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Indian Dental Academy: will be one of the most relevant and exciting training center with best faculty and flexible training programs for dental professionals who wish to advance in their dental practice,Offers certified courses in Dental implants,Orthodontics,Endodontics,Cosmetic Dentistry, Prosthetic Dentistry, Periodontics and General Dentistry.

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  1. 1. Impression: It is the negative reduction of denture bearing border seal and stabilizing areas obtained in a plastic or semiplastic material. Preliminary impression: A negative likeners made for the purpose of diagnosis, treatment planning or the fabrication of a tray. Final impression: Negative likeners made for the purpose of fabricating a prosthesis. I. IMPRESSION MATERIALS ELASTIC NON ELASTIC HYDROCOLLOID RUBBERS ZOE IMPRESSION COMPOUND AGAR ALGINATE POLYSULPHIDE SILICONES POLYETHER CONDENSATION ADDITION
  2. 2. II. ACCORDING TO THE MANNER IN WHICH THEY HARDEN a) Set by clinical reaction (Irreversible) - Plaster of paris. - Zinc oxide eugenol. - Alginate. - Non-aqueous elastomers. b) Set by temperature change (reversible) - Impression compound. - Agar. - Alginate. - Zinc oxide eugenol. III. ACCORDING TO VISCOSITY OR TISSUE DISPLACEMENT c) Mucostatic materials. - Impression plaster.
  3. 3. - Agar. - Alginate. - Zinc oxide eugenol. BASIC REQUIREMENTS OF IMPRESSION MATERIALS 1. Accurate Reproduction of surface detail (i) Rheological properties a) A low viscosity is desirable but it should not be so low that the material is not easily contained in the tray. b) Material must be in a fluid or plastic state on insertion into the mouth. (ii) Ability of the impression materials to adapt closely to both the soft and hard tissues. The way in which the material interacts with saliva affects fine detail reproduction. Impression material  Hydrophobic  Impression material will be repelled by moisture (saliva)  surface detail lost. Dry field is essential for such materials.
  4. 4. 2. Dimensional accuracy and stability i) Impression tray. a) Flexible trays are likely to bend during impression making and relax after removal of the impression producing a distorted impression. b) A good bond between the tray and the impression material. ii) Shrinkage of the impression material Whether the impression material sets by a chemical reaction or change in physical state both result in shrinkage of the impression material. The coefficient of thermal expansion of the impression material should be small. Ideally an impression material should show very small contraction (<0.5%). iii) Impression material must be sufficiently flexible to allow removal from the undercut regions without causing distortion. iv) Impression material should have sufficient mechanical strength not to tear or undergo permanent deformation during removal.
  5. 5. v) Storage stability: There is usually a delay between recording of an impression and pouring of the cast. It is important that the impression material neither shrinks, expands or distorts during this time period. 3. Manipulative Variables i) Setting time: a) Setting time should be short with a long working time. b) Setting time should be such that the impression need not be in the mouth too long. ii) Setting temperature: a) Impression material should set or harden near the mouth temperature. 4. Additional factors i) Should be non toxic and non irritant to the tissues. ii) Should have an acceptable odour, taste and appearance. iii) Unused impression should be stable on storage over a period of time.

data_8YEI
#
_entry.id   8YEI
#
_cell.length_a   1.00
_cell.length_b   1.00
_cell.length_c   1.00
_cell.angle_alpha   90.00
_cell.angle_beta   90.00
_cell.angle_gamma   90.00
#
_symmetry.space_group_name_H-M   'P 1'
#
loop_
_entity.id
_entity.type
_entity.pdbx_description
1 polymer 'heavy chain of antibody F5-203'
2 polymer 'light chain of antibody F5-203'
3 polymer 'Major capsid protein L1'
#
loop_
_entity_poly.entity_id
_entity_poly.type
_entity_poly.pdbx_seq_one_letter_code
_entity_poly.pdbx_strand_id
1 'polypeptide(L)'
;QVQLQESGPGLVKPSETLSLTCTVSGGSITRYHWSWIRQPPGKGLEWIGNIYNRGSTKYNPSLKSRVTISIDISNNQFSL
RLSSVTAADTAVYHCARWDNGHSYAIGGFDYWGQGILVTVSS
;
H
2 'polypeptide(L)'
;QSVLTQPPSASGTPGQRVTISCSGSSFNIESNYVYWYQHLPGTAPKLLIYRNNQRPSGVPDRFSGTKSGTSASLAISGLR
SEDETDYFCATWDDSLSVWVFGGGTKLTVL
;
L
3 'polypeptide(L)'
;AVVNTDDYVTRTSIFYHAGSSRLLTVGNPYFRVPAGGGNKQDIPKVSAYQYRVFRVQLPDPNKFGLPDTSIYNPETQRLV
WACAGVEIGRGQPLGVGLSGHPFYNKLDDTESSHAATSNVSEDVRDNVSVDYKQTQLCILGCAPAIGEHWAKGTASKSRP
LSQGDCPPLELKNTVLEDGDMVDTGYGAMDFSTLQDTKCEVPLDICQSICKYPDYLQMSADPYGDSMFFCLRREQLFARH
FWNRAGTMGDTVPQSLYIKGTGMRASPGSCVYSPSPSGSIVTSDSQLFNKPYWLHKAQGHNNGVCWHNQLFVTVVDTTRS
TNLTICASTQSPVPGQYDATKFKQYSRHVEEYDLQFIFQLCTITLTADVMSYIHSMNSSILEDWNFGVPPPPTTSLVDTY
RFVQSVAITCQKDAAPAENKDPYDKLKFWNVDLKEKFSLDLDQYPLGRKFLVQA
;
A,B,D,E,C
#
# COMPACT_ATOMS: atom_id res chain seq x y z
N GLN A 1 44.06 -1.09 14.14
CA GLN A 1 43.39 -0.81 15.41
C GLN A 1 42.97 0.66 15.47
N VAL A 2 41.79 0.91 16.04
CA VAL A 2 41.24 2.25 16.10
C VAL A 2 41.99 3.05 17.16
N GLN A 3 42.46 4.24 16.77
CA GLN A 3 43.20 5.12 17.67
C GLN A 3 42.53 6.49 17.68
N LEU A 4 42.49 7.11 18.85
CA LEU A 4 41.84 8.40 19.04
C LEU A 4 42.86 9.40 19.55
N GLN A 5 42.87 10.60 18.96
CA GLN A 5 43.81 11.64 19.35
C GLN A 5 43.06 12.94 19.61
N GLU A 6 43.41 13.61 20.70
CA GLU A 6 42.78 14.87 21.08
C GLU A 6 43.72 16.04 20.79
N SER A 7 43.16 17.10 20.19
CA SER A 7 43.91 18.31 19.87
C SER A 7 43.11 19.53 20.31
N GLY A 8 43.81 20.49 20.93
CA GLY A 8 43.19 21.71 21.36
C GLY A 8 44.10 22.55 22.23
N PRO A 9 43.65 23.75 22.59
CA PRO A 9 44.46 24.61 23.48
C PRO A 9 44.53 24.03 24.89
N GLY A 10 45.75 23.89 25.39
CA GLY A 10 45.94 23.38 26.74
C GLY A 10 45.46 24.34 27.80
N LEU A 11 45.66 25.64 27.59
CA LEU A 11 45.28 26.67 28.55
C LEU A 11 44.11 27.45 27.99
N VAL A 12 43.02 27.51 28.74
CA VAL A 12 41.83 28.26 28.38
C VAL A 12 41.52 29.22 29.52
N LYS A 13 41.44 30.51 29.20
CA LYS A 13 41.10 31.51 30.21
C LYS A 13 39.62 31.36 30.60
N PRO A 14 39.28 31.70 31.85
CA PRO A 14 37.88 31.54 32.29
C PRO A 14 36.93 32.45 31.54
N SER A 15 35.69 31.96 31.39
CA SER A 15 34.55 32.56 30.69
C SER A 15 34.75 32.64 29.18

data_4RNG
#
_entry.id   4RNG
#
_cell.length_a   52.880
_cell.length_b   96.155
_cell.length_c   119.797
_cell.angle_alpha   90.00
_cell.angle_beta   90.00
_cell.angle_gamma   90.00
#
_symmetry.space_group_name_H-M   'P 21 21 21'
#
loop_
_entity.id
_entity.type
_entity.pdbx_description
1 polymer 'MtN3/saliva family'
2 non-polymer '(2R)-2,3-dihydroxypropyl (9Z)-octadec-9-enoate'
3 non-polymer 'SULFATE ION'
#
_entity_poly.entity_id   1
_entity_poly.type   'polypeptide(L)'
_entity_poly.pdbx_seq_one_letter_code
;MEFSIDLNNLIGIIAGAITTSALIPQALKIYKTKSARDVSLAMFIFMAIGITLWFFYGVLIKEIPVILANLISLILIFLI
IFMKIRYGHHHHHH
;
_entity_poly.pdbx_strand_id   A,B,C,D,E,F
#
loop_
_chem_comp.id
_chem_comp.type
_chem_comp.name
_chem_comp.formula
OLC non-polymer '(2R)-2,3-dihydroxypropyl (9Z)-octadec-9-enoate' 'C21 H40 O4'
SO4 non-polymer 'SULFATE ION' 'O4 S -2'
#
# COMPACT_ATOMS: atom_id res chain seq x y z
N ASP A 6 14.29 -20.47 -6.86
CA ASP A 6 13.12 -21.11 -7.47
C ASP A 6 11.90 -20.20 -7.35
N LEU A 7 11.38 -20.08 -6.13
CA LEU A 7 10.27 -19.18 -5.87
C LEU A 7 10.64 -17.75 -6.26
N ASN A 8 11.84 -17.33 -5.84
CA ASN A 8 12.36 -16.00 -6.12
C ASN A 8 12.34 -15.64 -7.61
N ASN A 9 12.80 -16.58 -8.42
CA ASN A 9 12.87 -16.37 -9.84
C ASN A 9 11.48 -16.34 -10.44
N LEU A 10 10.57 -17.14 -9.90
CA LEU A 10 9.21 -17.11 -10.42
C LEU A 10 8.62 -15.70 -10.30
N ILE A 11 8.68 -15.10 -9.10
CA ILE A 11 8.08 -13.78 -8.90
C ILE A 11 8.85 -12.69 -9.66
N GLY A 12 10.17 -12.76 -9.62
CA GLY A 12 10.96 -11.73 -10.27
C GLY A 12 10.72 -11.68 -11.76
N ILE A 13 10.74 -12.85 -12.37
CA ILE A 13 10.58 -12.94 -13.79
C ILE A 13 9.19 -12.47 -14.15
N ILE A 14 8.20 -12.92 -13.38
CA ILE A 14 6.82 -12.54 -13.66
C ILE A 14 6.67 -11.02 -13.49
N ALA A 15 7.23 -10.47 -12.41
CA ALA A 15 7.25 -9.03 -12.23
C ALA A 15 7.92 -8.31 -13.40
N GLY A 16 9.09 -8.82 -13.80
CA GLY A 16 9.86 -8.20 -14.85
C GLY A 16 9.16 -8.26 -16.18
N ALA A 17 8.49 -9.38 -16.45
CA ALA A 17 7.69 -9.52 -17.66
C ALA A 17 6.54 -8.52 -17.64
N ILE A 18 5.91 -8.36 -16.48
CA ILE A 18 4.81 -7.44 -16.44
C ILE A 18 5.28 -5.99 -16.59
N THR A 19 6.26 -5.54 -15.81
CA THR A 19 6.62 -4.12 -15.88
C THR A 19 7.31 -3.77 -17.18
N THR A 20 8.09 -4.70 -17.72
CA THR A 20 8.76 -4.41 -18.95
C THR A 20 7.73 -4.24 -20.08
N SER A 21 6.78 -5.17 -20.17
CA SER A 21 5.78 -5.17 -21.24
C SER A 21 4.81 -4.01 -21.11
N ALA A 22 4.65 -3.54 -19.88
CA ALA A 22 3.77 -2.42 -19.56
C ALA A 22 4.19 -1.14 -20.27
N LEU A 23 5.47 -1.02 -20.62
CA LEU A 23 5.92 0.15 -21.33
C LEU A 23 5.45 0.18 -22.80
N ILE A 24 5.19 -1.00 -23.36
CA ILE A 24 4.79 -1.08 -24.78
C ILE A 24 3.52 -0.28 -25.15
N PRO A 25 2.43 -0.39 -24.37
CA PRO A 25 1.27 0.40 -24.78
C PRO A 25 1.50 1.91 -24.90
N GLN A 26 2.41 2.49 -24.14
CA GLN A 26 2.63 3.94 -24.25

6. 6. iv) Should be reasonably inexpensive. v) Impression material should be capable of being disinfected without compromising its accuracy or stability. vi) Must be easy to use with minimum of equipments. FINAL IMPRESSION MATERIALS 1. Plaster of paris. 2. Zinc oxide-eugenol paste. 3. Silicone. 4. Polysulphide. 5. Polyether and 6. Tissue conditioning materials. One must not depend on a material to provide good impressions. Any material is only as good as the dentist using it. I. Zinc oxide Eugenol impression paste 1. Classified as rigid or inelastic materials that harden by chemical action.
  7. 7. 2. Used as a corrective lining (wash) in a secondary impression tray (custom tray). 3. Two types Eugenol Non-eugenol pastes 4. ADA specification No. 16: Initial setting time Final setting time Type I (Hard) (3-6) minutes Within 10 minutes Type II (Soft) (3-6) minutes within 15 minutes 5. Composition Tube No. 1. a. Zinc oxide – 80-87% Reactive ingredient which takes part in setting reaction. It should be finely divided and contain very slight amount of water. b. Fixed vegetable or mineral oil – 13-15% Plasticizer and masks the action of eugenol as irritant. Tube No. 2
  8. 8. a) Oil of clove or eugenol – 12% Some times oil of clove is used as it reduces the burning sensation by otherwise use of eugenol. b) Gum or polymerized Rosin – 50% Gives body and coherence to the mixed material and imparts thermoplastic properties to the set material. It also facilitates the speed of the reaction. c) Filler – 20% Inert material, may contain Kaolin, talc or wax or diatomaceous earth. d) Resinous Balsam – 10% Used to increase the flow, Canada balsam and Peru balsam are used. e) Accelerator: MgCl2 or CaCl2 (can be incorporated in one or both the pastes). Zinc salts like zinc stearate. 6. Setting reaction: Typical acid-base reaction ZnO + H2O Zn(OH)2 Zn(OH)2 + 2HE ZnE2 + 2H2O Base Acid Salt
  9. 9. 7. II. 5.
  10. 10. 7. II. 5.